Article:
A Q&A with Emilio Estevez, Actor, writer, director of “The Way”

“What connects us to every other living soul on the planet is our brokenness. We are beautifully imperfect”

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Director Estevez in action. Photo courtesy of Elixir Films.
Martin Sheen, in The Way. Photo courtesy of Elixir Films.
Photo courtesy of Elixir Films.

By Julie Rattey


In 2003, actor Emilio Estevez’s then 19-year-old son, Taylor, returned from a pilgrimage on the Camino de Santiago (the Way of St. James) in Spain with surprising news: He had met someone, he was in love, and he was moving to Spain. Two years later, while visiting his son, Estevez met some of the Camino pilgrims and came away with a great interest in the pilgrimage. He began talking with his father, actor Martin Sheen, about the idea of a film about the Camino.

 

“The Way,” written and directed by Estevez and starring Sheen, opened in theaters in 2011, is now available on video on demand, and released February 21 on DVD. The film tells the story of Tom, a pragmatic American doctor (Sheen) who travels to France to deal with the tragic loss of his adventurous son (Estevez), who was traveling the Camino when he died. Burdened by grief, Tom decides to finish the journey his son had barely begun. Through the experience of the journey and the people he meets along the way, Tom discovers the difference between simply “choosing” a life and living one.

 

Catholic Digest recently spoke with Estevez about working with his dad, traveling the Camino with a film crew, and what he hopes viewers will take away from the film.

 

Pilgrimage, and “journey,” is obviously a central theme in the film. In what ways was the experience of filming the movie like a pilgrimage or journey for you personally?
Well, we were out there on our own pilgrimage with the crew, many of whom, oddly enough, had not been to that part of Spain. They were a well-traveled crew, an entirely Spanish crew, and we were traveling this ancient pilgrimage that many people all over the world have done, and yet the Spaniards were unfamiliar with it. In fact, I knew the Camino; by the time we started shooting I had spent two months out there prepping. But the entire experience really took on a life of its own. We traveled obviously en masse; we did it as a group of about 50, the whole cast and crew. By Hollywood standards it was a very, very small crew, but by Camino standards it was probably one of the larger groups that have done the Camino.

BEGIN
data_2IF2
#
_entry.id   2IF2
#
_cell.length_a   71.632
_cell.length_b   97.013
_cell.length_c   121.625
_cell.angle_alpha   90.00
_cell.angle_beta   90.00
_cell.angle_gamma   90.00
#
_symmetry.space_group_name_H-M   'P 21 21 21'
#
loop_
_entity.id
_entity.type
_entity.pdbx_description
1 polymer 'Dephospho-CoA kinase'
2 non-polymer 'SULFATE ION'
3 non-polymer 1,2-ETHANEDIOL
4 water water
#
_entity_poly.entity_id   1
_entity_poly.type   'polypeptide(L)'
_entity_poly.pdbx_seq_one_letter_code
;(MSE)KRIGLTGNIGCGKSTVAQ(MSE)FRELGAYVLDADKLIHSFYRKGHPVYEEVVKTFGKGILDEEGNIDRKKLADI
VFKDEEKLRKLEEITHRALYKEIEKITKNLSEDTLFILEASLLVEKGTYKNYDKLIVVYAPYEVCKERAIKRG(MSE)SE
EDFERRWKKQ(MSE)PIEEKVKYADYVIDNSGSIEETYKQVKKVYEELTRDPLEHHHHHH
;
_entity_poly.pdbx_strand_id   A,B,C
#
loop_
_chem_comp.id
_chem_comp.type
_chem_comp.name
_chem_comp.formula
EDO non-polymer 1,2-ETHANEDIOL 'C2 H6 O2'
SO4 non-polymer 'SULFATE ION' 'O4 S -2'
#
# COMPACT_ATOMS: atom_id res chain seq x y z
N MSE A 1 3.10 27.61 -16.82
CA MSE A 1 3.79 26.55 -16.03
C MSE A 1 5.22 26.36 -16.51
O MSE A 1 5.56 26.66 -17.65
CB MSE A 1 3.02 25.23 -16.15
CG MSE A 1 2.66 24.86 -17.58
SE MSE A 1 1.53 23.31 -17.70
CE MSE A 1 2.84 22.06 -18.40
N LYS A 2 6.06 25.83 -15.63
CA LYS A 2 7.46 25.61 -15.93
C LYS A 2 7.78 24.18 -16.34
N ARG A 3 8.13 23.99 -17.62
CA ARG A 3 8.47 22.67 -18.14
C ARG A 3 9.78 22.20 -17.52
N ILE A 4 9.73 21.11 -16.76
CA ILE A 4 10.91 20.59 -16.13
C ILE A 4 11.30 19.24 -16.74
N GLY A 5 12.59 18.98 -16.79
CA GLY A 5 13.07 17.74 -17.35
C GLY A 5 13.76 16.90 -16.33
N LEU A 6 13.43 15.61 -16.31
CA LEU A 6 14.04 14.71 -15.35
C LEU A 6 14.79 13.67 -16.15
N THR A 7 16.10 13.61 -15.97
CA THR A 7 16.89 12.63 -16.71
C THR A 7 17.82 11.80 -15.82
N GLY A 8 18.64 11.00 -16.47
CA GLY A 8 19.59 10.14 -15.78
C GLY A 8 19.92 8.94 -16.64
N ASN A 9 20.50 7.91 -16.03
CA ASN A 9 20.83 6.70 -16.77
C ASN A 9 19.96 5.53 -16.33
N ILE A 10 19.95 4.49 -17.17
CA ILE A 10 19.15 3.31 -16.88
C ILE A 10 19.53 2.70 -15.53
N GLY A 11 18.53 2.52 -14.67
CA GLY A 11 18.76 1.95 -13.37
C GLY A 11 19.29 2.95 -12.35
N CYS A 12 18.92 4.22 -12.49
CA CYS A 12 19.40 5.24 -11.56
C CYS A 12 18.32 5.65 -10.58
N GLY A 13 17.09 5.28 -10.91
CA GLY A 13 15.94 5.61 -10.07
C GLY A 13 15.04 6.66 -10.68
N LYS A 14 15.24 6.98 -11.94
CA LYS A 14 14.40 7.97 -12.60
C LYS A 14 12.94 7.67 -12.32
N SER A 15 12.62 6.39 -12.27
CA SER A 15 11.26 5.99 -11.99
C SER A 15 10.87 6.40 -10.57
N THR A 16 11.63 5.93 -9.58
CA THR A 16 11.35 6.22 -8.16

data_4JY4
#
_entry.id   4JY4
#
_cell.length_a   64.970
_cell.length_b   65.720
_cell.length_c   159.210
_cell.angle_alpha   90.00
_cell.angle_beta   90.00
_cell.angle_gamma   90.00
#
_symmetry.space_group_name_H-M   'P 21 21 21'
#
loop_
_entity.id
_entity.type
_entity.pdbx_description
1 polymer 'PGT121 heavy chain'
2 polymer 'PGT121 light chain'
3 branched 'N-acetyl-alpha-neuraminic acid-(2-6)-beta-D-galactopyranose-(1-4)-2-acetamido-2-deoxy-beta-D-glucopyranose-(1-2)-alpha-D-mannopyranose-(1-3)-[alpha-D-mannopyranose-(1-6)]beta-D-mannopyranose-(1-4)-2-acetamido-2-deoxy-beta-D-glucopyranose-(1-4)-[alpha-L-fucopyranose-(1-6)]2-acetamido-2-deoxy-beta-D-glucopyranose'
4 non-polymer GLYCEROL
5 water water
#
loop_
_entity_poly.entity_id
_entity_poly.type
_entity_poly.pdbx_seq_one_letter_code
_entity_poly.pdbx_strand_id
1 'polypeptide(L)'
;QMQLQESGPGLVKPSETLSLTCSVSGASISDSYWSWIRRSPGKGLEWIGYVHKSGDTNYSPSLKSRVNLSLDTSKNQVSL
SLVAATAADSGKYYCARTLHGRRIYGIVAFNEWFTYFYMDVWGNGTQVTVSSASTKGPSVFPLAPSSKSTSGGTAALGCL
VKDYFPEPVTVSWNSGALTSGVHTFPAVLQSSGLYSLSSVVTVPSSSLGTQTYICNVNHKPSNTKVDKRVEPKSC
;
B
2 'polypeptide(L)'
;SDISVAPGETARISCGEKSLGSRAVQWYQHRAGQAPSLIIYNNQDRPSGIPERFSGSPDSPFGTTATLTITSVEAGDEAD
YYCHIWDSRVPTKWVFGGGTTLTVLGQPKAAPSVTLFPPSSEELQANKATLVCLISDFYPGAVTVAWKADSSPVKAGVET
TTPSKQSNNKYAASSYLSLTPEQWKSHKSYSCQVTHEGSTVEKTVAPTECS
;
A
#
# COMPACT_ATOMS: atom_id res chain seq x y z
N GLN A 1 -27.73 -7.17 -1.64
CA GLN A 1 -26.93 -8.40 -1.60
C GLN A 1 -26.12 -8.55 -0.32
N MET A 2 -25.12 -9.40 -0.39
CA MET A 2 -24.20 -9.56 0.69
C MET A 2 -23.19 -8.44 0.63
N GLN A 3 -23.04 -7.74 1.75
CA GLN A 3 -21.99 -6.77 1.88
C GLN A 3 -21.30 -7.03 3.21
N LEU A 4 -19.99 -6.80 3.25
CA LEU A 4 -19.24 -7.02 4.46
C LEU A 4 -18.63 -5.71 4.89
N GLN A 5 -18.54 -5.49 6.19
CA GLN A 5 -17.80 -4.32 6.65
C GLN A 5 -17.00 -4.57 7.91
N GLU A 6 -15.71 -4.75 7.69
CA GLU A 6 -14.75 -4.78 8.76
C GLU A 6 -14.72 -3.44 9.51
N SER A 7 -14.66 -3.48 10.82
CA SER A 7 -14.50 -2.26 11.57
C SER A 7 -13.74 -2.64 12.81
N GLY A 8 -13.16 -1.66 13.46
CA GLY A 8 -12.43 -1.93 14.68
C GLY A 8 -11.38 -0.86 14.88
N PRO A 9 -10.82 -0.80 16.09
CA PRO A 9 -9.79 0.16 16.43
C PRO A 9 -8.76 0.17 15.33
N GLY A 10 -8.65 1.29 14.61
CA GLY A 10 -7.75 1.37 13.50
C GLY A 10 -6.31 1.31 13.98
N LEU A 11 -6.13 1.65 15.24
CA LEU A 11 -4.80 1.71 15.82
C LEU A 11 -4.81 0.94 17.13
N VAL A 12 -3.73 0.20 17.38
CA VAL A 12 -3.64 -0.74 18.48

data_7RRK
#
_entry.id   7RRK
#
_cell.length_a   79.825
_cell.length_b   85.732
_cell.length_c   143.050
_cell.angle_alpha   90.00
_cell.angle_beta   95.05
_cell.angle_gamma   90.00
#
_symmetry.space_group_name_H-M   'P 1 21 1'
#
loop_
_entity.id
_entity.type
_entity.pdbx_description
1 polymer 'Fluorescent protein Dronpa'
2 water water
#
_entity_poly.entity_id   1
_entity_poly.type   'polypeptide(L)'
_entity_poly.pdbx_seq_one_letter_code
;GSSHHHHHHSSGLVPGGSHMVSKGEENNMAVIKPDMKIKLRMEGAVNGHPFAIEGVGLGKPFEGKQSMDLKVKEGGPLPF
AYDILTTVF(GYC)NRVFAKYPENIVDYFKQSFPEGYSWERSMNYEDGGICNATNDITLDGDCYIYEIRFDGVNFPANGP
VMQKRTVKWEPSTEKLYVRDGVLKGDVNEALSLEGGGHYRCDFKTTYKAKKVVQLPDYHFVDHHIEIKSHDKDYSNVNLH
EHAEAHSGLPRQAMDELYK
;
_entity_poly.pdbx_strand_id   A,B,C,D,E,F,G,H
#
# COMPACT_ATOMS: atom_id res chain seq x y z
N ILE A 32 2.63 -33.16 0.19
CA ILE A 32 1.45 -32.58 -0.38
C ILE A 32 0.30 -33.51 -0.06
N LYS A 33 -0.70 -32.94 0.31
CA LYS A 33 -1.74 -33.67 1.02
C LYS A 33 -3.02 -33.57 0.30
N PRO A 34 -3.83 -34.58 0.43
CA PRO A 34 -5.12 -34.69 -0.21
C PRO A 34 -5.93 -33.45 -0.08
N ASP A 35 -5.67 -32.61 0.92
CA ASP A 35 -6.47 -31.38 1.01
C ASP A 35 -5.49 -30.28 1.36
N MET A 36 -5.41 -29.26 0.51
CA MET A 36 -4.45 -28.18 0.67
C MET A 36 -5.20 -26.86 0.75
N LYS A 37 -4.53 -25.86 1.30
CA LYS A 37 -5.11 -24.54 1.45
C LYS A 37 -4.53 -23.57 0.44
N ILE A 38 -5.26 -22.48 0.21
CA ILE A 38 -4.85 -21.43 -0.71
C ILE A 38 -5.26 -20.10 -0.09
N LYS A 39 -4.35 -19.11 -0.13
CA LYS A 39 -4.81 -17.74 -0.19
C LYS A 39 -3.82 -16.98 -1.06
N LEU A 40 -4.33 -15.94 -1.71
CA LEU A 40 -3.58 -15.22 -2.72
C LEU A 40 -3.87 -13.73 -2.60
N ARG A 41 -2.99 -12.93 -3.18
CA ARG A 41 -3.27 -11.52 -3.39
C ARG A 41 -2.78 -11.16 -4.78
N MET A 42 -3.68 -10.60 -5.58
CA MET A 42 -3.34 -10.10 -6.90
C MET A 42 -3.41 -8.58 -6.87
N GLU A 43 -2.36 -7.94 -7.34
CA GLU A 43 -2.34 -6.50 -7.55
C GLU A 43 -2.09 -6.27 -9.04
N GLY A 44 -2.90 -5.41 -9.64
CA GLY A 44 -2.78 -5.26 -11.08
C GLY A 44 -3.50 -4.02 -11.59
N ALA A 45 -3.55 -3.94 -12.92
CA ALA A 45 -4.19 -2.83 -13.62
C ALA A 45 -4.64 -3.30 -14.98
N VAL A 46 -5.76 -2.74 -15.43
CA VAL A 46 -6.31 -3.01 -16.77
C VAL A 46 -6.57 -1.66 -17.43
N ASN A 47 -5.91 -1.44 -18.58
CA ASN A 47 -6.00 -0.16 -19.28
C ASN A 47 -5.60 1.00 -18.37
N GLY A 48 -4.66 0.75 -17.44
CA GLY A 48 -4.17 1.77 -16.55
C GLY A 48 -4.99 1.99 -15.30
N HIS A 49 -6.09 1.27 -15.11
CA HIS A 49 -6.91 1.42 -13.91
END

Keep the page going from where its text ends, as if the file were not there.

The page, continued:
Did you have any personal experience during the filming that affected you spiritually or emotionally?
Well, you know, I began to pay attention to things that some people would consider coincidences. It was a very charmed shoot, a very blessed filming experience. Daily, there were examples of things going right more often than they were going wrong. There were so many blessings along the way, so many people who showed up at the right time and the right moment. There were moments where a train would pull into the shot, and normally I’d think, “Oh gosh, the shot’s ruined.” In fact, pilgrims would get off that train and perform as background artists or extras. Those are the sort of things that made the movie look a lot bigger than our budget would have allowed.

 

You worked very closely with your dad on this project. How did that affect your relationship?
We have a wonderful relationship. I live right down the street from them. I consider them my best friends. So making the film was really a further extension of the relationship that already exists. I’d directed him a couple of times before, I’ve worked with him for a half a dozen times. This was the most intense actor-director pairing that we’ve taken up so far, and he’s such a pro. He’s a really charming guy, everyone loves him on set, and the interesting thing on this picture was that he had to play a guy who wasn’t lovable, who wasn’t likable, a guy who wanted to do it his way and do it on his own, and I fought with him. I said, “Look, you know, your character will evolve, but not in the first act; you’ve got three acts to really take this character along, and I need you to pace it out.” He hadn’t really had a lead like this in many, many years. Perhaps he forgot on some level that he had an entire two hours to pace the character out. I had to keep reminding him.

 

You’ve said that the most important message of the film is about God loving us in our brokenness. Would you talk a little more about that?
That’s right. I mean, between mainstream media and corporate America, what with the pharmaceutical companies or endless weight-loss companies, we’re constantly told that we’re not good enough. It’s a culture that is fear-based, and they’re all feeding off of each other. How about a message that says, “Hey, you’re OK being exactly who you are, a broken individual who is ultimately connected to every other living soul on the planet”? What connects us to every other living soul on the planet is our brokenness. We are imperfect, beautifully imperfect.

 

The DVD details
“The Way” is rated PG-13 and runs 121 minutes. The DVD bonus features include commentary by Martin Sheen, Emilio Estevez, and producer David Alexanian; Camino Americana: Taking The Way On The Road; Pilgrimage: Behind The Camera; Father & Son: Uncovering The Characters; and Along the Way: The Journey of a Father and Son – a dual memoir by Martin Sheen and Emilio Estevez. For more information, and to purchase, visit TheWay-TheMovie.com.

Managing Editor Julie Rattey

Julie Rattey is a Boston-based writer and editor. She is the author of If I Grew Up in Nazareth, available from 23rdPublications.com.